Then again, if we step back and consider the alternative, aren’t we lucky…like, really, REALLY fortunate? We have this incredible tool that other generations before us did not have. Those of us who have grown up in places without the smorgasbord knowledge of diversity afforded to those brought up in more metropolitan area have truly benefited from the advent of the internet. The development of online armies of so-called ‘keyboard warriors’ seems only a small price to pay for the masses of free social education at our fingertips. Literally anybody with the internet can interact with each other in an infinite number of new ways that simply weren’t available 30 years ago, as well as the ability to constantly educate ourselves about intersectional social justice issues. The world we live in thus becomes three-dimensional…a spectrum. A spectacle. There are more piece to the jigsaw of life than there seemed to be before. In many ways, this is paradise.
But in others respects, it is hellishly confusing. A friend of mine said something that struck me the other day: the internet has been very different for each different generation that encounters it. This friend of mine is over 30, and I am 26. As the oldies of the social media world: we were online when it was less Instagram, Tiktok and influencers and more olden-times niche YouTube, 4chan, Tumblr, DeviantArt and Rotton.com. The funniest meme on the internet was Nyan-cat and Potter Puppet Pals. My friend joked that he feels glad he’s been a millennial/gen-y on the internet rather than a gen z-er online: he admits he feels more adjusted even though he grew up on Rotton.com, seeing photographs of someone who melted in a bathtub of acid than someone who spent their formative years involved in the discourse-war culture of Tumblr. I, too, am quite glad that social media was still in its infancy while I was a teenager, for this same reason. The time taken to reflect and be introspective can be interrupted by continuing contesting discourses that pervade these days online. These can overtake and eclipse one’s entire sense of reality until the self gets lost. Binaries collide: Reality vs fiction, ideas which are new vs ideas which are outdated, fact vs opinion. Nothing is easy or straightforward.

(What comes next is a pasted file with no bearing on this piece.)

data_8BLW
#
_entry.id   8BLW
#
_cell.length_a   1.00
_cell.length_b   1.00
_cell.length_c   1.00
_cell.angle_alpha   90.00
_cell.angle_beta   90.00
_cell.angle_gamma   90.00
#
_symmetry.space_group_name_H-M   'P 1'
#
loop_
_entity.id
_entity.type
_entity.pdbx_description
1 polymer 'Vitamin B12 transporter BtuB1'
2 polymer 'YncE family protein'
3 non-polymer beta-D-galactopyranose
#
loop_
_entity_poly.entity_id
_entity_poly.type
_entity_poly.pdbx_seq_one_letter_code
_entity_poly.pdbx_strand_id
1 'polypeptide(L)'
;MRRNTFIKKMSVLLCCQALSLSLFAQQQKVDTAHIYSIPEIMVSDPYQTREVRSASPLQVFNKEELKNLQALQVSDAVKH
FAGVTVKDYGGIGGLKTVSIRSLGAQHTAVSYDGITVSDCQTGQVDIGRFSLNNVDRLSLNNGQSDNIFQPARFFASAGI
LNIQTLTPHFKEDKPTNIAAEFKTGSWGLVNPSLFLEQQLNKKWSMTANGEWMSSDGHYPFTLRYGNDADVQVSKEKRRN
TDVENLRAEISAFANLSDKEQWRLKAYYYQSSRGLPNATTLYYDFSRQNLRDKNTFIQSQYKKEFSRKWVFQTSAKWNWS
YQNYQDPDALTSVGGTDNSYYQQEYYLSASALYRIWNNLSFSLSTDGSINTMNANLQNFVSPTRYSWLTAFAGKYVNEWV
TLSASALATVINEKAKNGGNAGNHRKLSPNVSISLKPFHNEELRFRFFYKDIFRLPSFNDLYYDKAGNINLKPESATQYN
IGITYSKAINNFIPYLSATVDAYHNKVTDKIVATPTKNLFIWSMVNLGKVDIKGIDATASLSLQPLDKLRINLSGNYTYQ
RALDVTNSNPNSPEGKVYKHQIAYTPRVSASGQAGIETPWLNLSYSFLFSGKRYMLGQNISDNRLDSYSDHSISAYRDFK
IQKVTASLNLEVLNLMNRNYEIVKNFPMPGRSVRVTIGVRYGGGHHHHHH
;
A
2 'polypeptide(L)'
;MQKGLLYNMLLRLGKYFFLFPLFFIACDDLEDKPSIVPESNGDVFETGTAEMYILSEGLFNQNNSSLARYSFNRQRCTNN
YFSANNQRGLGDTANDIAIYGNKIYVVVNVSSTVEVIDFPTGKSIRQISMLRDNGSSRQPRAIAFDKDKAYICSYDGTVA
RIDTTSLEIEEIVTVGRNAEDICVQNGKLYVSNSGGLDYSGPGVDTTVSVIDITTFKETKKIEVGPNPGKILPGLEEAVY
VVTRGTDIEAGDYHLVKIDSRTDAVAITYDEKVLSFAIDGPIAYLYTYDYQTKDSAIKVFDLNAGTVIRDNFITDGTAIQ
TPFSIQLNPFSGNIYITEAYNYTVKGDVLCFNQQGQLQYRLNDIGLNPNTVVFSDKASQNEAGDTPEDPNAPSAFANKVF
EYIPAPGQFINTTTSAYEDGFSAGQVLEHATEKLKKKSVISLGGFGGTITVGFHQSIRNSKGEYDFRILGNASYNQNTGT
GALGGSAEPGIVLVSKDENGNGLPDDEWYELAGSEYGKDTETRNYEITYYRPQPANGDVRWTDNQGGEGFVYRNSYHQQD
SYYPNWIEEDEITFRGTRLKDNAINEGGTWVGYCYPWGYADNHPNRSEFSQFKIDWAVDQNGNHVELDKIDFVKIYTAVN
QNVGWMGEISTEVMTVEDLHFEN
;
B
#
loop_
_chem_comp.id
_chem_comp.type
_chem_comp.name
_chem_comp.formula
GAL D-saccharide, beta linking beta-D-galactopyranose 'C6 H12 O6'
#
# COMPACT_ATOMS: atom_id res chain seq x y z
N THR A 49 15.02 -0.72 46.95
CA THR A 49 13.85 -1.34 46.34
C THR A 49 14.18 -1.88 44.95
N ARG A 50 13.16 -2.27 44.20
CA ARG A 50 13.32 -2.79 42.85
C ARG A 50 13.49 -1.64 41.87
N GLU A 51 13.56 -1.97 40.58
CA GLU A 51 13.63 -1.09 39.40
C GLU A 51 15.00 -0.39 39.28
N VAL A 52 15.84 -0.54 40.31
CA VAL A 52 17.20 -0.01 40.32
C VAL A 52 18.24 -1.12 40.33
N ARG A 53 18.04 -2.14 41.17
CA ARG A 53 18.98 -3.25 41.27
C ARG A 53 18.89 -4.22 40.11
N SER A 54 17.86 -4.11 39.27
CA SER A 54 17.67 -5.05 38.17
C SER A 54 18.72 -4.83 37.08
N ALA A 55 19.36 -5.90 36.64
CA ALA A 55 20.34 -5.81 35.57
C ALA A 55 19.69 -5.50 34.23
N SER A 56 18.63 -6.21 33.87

But isn’t that just life? Messy. Confusing. Frustrating. Complex. It isn’t straightforward. Nor should it be. Perhaps the internet forces us to think critically about things we otherwise would never have thought of. Maybe it expands our expectation or idea of what life really is all about. A new self is thus born, in the age of the internet and social media discourse. A self that is open to changing their perspectives. A self that is charged, ready and willing to challenge others to question what they have been taught by the generations who came before them. A self within a generation inspired by the difference between themselves and those they encounter, rather than afraid of those differences like generations before.
Article by Lu Mae